Comply or Explain – Your Board of Directors needs qualified female talent and inclusive practices
The face of today’s Board of Directors is rapidly changing, influenced by evolving regulatory requirements, increased shareholder activity, demands for diversity, changing technologies, and the growth of new markets, it is vital that your board has the right composition and people in order to navigate today’s critical issues, and position it for what the future demands.
With the new amendments to corporate governance disclosure rules, Canadian non-venture issuers reporting in Ontario, Quebec and other jurisdictions (excluding British Columbia, Alberta, the Yukon and Prince Edward Island), will need to report on the following requirements in its annual proxy circular:
- Disclose the number and percentage of women on your board.
- Disclose any targets for increasing the representation of women on your board, and report annually on the progress in achieving them. If your board does not have targets, you must explain why;
- Disclose whether your board has a written policy as to how it considers the representation of women in the director identification and selection process, and demonstrate how your board measures the implementation, effectiveness, and progress of same, or explain the absence of such policies and processes;
- Disclose your boards written policies for director renewal such as: term limits, retirement policies, performance criteria, or any other mechanism for renewal, or explain the absence of such policies;
- Disclose the number of women in executive officer positions including major subsidiaries, and;
- Disclose how the organization considers women when making executive officer appointments. If women are not considered, you must explain why.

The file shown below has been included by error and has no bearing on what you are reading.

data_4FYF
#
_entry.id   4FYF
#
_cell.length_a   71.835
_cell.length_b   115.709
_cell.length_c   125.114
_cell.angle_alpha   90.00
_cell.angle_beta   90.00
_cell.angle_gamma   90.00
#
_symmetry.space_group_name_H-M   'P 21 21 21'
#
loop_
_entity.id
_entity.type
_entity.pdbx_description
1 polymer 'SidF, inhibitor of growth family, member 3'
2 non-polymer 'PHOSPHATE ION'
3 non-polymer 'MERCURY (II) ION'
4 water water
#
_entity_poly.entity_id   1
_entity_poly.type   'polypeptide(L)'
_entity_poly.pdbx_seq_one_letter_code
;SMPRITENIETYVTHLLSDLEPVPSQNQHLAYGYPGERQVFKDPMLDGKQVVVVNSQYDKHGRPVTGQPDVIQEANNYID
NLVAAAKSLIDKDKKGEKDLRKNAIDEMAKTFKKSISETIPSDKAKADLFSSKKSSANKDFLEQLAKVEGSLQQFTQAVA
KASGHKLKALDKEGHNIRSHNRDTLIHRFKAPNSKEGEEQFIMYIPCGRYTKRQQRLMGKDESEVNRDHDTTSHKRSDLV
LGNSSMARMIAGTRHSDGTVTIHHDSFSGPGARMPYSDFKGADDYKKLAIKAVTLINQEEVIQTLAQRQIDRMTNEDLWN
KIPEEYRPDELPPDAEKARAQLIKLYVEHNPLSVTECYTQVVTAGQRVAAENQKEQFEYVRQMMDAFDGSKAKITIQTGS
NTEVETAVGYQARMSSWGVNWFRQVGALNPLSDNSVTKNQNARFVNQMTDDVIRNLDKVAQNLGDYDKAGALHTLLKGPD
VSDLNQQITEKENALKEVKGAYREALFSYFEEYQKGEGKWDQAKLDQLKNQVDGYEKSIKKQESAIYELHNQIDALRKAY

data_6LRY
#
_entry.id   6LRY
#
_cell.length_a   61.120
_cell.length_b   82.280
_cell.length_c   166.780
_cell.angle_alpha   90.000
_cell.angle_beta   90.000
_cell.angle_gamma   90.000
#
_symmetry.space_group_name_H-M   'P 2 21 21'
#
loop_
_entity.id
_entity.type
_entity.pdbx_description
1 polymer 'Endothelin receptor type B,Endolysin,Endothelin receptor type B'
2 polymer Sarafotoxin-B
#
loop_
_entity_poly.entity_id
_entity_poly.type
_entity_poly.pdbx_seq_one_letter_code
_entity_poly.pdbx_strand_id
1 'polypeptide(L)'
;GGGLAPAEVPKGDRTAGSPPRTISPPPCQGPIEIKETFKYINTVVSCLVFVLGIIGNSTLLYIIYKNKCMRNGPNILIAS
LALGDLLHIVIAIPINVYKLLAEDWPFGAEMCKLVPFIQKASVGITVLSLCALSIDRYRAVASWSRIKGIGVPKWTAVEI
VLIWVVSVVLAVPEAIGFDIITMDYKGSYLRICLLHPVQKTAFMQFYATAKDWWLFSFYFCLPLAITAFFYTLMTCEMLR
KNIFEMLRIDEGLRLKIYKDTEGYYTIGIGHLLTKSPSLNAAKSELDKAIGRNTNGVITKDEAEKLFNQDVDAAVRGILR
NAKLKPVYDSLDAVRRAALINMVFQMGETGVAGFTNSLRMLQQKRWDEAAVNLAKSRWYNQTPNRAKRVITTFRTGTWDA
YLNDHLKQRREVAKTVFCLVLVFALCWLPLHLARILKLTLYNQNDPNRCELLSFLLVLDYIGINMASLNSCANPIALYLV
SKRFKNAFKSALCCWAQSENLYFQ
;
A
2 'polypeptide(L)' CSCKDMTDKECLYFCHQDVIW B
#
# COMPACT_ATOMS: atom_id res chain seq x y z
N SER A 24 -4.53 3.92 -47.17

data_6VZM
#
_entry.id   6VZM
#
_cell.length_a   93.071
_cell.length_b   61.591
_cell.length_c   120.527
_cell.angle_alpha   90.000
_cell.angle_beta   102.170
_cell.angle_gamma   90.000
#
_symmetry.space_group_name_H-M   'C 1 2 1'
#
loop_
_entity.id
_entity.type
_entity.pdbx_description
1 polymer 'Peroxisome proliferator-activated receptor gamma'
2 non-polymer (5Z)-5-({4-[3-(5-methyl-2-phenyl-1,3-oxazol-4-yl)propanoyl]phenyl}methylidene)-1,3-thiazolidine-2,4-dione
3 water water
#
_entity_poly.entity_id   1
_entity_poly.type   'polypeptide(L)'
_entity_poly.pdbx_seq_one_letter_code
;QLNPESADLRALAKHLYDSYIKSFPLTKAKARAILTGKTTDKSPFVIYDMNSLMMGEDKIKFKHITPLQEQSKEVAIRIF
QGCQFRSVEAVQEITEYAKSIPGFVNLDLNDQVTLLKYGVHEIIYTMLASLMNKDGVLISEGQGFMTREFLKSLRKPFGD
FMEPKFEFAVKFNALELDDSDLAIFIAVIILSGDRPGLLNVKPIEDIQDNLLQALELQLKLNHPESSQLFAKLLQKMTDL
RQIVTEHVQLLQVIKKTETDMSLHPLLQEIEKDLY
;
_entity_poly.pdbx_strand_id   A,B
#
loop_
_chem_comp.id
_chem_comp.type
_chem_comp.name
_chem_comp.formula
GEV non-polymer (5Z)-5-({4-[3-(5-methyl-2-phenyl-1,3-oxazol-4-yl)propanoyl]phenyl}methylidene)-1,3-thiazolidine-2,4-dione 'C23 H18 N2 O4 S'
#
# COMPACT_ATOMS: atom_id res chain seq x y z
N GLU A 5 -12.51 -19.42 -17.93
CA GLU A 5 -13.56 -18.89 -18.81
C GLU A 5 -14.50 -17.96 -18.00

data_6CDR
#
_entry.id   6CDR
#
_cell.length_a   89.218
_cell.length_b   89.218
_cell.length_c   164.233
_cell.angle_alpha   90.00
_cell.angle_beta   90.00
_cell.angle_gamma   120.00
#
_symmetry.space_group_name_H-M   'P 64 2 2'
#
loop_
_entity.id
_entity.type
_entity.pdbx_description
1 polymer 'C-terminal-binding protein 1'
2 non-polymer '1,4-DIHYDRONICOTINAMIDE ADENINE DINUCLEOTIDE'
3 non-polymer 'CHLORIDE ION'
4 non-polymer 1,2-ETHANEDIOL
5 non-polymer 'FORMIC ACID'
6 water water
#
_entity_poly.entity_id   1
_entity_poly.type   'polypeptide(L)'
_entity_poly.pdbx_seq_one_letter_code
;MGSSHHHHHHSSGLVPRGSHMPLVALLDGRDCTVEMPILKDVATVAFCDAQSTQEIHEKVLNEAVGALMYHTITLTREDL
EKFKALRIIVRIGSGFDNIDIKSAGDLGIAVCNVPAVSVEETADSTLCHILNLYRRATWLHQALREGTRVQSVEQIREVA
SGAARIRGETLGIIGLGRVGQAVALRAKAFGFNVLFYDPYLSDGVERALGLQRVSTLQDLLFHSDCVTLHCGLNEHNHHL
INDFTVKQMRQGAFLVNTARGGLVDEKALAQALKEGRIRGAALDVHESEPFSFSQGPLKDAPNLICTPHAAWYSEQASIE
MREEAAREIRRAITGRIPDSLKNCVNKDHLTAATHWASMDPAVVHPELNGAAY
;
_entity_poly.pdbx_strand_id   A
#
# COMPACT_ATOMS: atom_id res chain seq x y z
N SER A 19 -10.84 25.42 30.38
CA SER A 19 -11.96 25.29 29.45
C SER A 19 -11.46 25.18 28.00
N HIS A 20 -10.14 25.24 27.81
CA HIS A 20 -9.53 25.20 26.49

Your board needs to take the steps to change its composition and tap into a new pool of highly qualified, and relevant female talent – the very talent pool to which LBI gives you unprecedented access. Your board will need to search beyond the traditional networks of ‘obvious’ candidates with a view towards building a board composed of highly qualified, diverse, independent-minded and relevant candidates who will represent the company’s evolving business needs.
Bringing the Benefits of Diversity on Board
Boards that are comprised of members with a blend of differing skills, experience, perspectives, knowledge, ages, genders and cultural backgrounds are better equipped to provide advice, consultation, and oversight. Diverse boards are also less prone to “group-think” and thus achieve a more robust understanding of opportunities, issues and risks. By having a variety of experiences and perspectives to draw from, the quality of your board’s decision-making will improve, sensitive topics will be more openly discussed, overall performance will be stronger, and both sustainability and employee engagement will be enhanced.
When you create a diverse Board of Directors, particularly one with a positive female presence, an abundance of benefits will naturally follow:
- With greater board oversight, better governance and more inclusive policy-making comes a heightened ability to attract and retain top talent;
- With fresh insight into product marketing and strategy-building comes a more modern adaptation to your clients’ evolving needs.
- With innovation, diversity and creativity in the boardroom comes a stronger performance on a number of financial measures, including return on equity, sales and capital.
- With a female perspective comes better representation of the often under-represented female sector of your labour and customer base.
Bias in all its forms is the bane of the recruitment industry; yet, most organizations, boards and recruiting firms have processes that inhibit the recruitment and contributions of diverse candidates. In order to demonstrate true commitment and reap the benefits of diversity, your board must develop inclusive practices. Without them, any recruitment effort is likely to result in a less than positive outcome and may even prove to be counter-productive.
Lansdowne Board Intelligence